Although no viable cross subspeciation has been documented resulting in 'whatticles' (Jones, 1984), being subspecies, it is theoretically possible to cross North Solomon Corucia with common Corucia. Balsai (1995) has theorized that common Corucia from various islands have been genetically apart enough based on miscarriages that have occurred in captivity. However, many breeding centers have had great success rates in breeding of this species of different phenotypes. The South Florida Corucia Research Center had a 100% success rate of over thirty births. Agama International also shows a positive record. Other factors may be the reasons for the miscarriages resulting in slugs (miscarriages) or stillbirths other than genetic incompatibility that need to be explored. For instance, improper environmental conditions (humidity, temperature, diet, etc.), stress, disease, exposure to toxins, the possibility of too much genetic closeness if the mated pair came from the same island canopy and were closely related, etc. Other than Corucia zebrata zebrata (underlined) and Corucia zebrata alfredschmidti (underlined, there appear no other candidates for subspecies classification. As such, genetic incompatibilty between the common subspecies of Corucia is a topic that requires further research. Although common Solomon monkey skinks may not exhibit miscarrages due to genetic drift, it would be logical to conclude that between subspecies (Corucia zebrata zebrata (underlined) and Corucia zebrata alfredschmidti(underlined)), they could be enough apart that breeding between the two
would result in genetic misfires to some degree. This, of course, would be
based on the time honored rule of distinct speciation depending on a species being unable to produce a viable species with another. Whether or not the two subspecies straddle the fence of genetic compatibilty is also a future topic of research.
To distinquish Corucia subspecies in summation, if one cannot see the
two subspecies in comparison or a photograph, look for the following. In
Corucia zebrata alfredschmidti(underlined), two extra parietal scales, or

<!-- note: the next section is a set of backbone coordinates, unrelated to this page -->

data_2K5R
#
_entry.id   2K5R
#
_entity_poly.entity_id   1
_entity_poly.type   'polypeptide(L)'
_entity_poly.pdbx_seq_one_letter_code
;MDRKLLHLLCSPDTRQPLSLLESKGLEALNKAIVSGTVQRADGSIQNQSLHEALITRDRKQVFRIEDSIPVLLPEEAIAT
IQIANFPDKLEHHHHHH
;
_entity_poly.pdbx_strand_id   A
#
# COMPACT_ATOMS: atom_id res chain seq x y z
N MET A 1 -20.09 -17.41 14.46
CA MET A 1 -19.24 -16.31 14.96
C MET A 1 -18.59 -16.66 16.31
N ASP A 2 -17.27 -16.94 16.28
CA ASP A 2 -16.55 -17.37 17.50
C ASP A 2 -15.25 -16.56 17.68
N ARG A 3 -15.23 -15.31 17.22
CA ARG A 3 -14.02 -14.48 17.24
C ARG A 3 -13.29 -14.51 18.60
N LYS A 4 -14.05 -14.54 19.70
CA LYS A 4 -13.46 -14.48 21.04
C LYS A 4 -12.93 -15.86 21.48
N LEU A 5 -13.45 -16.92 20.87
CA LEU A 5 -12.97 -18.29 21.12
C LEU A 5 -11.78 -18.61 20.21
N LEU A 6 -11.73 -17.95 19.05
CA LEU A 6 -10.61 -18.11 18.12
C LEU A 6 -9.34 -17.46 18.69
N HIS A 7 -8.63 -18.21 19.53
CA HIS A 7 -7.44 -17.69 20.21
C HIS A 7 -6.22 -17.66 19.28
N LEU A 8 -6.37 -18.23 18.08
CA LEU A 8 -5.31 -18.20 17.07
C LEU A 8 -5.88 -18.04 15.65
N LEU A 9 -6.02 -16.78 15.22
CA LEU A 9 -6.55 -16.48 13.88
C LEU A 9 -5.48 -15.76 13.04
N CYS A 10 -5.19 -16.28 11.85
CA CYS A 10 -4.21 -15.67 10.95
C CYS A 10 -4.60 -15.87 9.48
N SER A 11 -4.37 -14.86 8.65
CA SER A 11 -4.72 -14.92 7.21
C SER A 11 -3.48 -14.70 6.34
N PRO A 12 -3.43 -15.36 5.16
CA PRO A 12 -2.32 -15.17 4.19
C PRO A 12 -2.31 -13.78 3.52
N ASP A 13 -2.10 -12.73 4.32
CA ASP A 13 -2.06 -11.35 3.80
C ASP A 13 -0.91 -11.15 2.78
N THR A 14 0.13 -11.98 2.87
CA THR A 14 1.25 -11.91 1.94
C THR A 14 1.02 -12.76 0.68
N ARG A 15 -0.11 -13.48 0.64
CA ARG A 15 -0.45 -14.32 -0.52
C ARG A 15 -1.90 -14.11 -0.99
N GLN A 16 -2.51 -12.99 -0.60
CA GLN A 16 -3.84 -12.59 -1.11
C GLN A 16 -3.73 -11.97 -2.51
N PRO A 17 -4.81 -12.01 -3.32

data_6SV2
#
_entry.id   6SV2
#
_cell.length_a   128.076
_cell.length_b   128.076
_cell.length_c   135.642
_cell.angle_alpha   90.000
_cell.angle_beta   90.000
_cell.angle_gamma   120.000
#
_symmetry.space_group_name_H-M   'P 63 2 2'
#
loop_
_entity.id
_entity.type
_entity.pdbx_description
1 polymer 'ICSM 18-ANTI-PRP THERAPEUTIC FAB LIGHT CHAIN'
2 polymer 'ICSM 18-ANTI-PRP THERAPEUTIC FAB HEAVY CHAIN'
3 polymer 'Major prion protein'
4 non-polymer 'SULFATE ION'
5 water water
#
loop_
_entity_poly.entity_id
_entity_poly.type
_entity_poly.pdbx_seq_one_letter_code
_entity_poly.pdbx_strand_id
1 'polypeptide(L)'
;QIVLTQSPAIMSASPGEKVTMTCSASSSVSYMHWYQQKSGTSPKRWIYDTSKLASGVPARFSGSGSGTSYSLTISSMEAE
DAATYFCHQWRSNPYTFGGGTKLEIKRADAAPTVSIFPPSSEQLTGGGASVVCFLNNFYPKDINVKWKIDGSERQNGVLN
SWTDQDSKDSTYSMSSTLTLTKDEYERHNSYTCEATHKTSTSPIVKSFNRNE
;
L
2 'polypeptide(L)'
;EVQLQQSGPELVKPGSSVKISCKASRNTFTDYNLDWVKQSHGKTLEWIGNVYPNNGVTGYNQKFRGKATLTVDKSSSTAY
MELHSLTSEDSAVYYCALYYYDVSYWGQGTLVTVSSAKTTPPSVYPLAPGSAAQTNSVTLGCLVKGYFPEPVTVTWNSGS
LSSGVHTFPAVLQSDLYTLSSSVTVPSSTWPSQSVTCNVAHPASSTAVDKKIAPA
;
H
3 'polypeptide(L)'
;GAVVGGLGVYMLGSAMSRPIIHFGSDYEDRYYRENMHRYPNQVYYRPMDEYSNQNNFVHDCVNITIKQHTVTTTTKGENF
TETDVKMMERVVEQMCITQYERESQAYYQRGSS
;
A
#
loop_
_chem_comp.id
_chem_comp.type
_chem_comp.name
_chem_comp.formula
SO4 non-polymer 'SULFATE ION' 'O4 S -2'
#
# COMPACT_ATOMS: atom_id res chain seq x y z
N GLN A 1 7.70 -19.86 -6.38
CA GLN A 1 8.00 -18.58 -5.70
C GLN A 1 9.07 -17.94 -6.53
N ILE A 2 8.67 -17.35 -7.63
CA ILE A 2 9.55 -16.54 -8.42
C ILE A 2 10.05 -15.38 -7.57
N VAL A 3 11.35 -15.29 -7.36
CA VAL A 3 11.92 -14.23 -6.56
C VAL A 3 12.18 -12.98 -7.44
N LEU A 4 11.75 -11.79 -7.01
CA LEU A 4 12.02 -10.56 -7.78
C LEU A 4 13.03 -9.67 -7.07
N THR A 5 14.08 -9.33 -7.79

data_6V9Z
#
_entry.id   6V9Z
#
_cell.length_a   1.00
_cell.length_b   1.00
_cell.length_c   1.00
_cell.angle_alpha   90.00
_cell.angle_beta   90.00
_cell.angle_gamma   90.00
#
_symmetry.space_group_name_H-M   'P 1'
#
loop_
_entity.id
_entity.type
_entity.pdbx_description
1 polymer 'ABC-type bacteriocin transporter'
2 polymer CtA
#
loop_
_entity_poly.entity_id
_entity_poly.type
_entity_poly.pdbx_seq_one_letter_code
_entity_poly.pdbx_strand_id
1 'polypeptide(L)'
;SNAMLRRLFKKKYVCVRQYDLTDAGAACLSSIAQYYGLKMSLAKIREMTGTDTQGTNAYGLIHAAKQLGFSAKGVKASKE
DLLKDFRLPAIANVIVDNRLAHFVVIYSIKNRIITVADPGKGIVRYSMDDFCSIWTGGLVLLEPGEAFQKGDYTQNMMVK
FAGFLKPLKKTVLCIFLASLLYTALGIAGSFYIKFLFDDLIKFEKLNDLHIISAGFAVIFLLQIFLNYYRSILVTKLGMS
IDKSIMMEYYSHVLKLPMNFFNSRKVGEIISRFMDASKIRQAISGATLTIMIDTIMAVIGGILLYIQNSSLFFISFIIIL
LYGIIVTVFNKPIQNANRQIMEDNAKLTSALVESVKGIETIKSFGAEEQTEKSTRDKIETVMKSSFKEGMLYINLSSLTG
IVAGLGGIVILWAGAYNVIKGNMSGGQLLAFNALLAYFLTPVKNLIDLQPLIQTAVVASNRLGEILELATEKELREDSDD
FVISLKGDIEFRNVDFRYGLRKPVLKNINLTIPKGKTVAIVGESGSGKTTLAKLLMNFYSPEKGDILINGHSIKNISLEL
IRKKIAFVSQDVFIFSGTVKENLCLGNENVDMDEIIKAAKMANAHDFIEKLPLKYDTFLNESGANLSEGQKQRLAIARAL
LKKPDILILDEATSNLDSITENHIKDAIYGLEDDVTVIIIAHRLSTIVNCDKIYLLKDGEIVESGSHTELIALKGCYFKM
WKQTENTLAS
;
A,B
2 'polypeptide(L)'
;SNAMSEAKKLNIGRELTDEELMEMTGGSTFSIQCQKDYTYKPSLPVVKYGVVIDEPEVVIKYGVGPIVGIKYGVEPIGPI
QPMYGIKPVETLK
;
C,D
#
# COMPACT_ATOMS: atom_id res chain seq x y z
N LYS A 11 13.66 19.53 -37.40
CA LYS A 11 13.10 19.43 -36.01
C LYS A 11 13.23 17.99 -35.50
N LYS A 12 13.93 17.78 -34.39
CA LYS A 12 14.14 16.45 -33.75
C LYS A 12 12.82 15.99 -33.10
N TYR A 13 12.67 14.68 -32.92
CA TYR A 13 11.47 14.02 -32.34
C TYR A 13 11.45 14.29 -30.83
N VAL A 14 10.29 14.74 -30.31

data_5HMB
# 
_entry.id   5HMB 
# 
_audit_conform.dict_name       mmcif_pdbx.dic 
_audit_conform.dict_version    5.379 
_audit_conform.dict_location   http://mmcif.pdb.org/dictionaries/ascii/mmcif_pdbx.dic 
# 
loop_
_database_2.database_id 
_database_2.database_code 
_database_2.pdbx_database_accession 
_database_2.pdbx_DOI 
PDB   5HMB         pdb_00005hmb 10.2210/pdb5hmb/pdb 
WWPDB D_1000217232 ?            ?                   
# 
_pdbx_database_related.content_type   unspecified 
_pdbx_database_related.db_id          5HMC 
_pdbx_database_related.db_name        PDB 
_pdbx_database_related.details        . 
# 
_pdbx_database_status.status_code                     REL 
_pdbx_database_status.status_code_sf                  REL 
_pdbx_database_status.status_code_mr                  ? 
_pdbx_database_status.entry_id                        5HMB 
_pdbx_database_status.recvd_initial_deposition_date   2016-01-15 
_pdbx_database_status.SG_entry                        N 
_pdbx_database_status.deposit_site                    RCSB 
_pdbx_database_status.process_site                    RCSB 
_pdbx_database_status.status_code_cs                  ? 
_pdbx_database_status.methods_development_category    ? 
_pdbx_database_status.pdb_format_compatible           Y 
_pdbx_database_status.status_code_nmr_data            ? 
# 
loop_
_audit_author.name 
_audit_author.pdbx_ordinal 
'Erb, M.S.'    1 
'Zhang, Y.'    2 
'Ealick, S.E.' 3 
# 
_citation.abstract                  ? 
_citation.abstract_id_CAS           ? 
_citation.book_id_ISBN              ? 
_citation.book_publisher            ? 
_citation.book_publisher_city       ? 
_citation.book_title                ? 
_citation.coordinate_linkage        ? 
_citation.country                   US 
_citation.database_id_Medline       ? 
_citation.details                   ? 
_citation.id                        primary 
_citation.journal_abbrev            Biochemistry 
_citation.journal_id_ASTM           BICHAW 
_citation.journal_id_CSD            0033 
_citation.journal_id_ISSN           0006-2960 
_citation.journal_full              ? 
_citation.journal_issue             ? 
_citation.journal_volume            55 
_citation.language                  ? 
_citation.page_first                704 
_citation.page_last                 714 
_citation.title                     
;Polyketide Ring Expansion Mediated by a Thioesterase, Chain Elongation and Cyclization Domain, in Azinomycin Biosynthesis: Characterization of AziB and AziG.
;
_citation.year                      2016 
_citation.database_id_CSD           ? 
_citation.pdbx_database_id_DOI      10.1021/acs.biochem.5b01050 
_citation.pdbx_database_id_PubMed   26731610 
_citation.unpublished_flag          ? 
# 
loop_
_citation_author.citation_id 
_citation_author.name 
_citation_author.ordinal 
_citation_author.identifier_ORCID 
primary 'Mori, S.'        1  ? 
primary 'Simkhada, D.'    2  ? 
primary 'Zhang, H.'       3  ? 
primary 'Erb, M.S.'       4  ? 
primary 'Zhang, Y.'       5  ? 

up to two extra pre-frontal scales, a black sclera, bright turquoise head (in most cases), and in banded individuals, a 50 degree slope in banding. In a visual comparison, look for a reduced ratio in dorsal and ventral
scale ratios of width/length of Corucia zebrata alfredschmidti (underlined) compared to Corucia zebrata zebrata (underlined). A larger size of approximately 17%, a lighter brownish coloration - especially a faded
appearance in the banded individual, and a noticeable contrast between body coloration and nasal and rostral scales - with the scales having a distinctive yellow cream coloration.
The color, banding, blotches and spots mentioned are adaxial in general for both subspecies. The abaxial area (lower chest and belly region to vent) is void of bands and spots. It is generally a solid green or aqua.
Balsai, Michael J.; 1995. Husbandry and breeding of the Solomon
tailed skink (Corucia zebrata). The Vivarium,
California, U.S.A. pp. 4-11.
Bowens, E.; Jones; 1997. Flying foxes on Choiseul (Solomon islands) -
the need for
conservation. Oryx, Volume 31, July, Cambridge, U.K.
Coburn, John; 1996. Prehensile tailed skinks. T.F.H. Publications
City, New Jersey, U.S.A. 64 pages.
De Vosjoli, Phillippe
1993. The general care and maintainence of
prehensile tailed skinks.
Advanced Vivarium Systems Inc.,
Lakeside, Cailfornia, U.S.A.
Kohler, G.; 1997. Eine neue unterart des wickelshwanz
skinkes Corucia zebrata
von Bougainville, Papua Neuguinea -
Volume 33, Issue 1, pp. 61-65.
Green, Slade; 1968. Island patterns in the Solomon islands bird
Volume 11-Number 4, December, London,
U.K. pp. 751-761.
Langerwerf, Burt; 2003. Agama International; Personal
McCoy, Michael; 1980. Reptiles of the Solomon islands. Wau
Handbook No. 7:30. Papua New Guinea.
Parker, F.; 1983. The prehensile tailed skink (Corucia
zebrata) on Bougainville
island, Papua New Guinea. Advances in
evolutionary biology, Museum of
Cambridge, Massachusetts, U.S.A. pp. 435-
Schnirel, Brian L. 2004. Seni biometric analysis on the extinct
Macroscincus coctei. Underlined)
Polyphemos, Volume 2, Issue 1,
May, Florence, South Carolina, U.S.A. pp.
Last edited by Brian - LCRC on Thu Aug 03, 2006 6:31 am; edited 4 times in total [/b]
Bert Langerwerf and I both wrote articles for a special Corucia edition of the Southwestern Herpetologists Society publication "Herpetology" earlier this year. Before the papers went to publication, Bert and I corresponded a bit about C.z. alfredschmidti, because I thought he had some erroneous information on his website (which states that alfredschmidti are *smaller* than zebrata, and have yellow irises).
I did some research, and got hold of a copy of Köhler's original 1997 paper (in German) describing the alfredschmidti subspecies. In that paper, he does indeed describe Corucia zebrata alfredschmidti as *smaller* than C. z. zebrata (maximum body length, not including tail, of 310 mm vs. 340 mm for zebrata), and as having bright yellow irises. They also have more parietal scales than zebrata (>7 vs. 5-6 for zebrata).
So the type you have been calling alfredschmidti (which are significantly *larger* than zebrata, and have black sclera) are NOT alfredschmidti as described by Köhler (1997). It is possible that this larger type is a third distinct subspecies. But I don't know how to tell that. :-/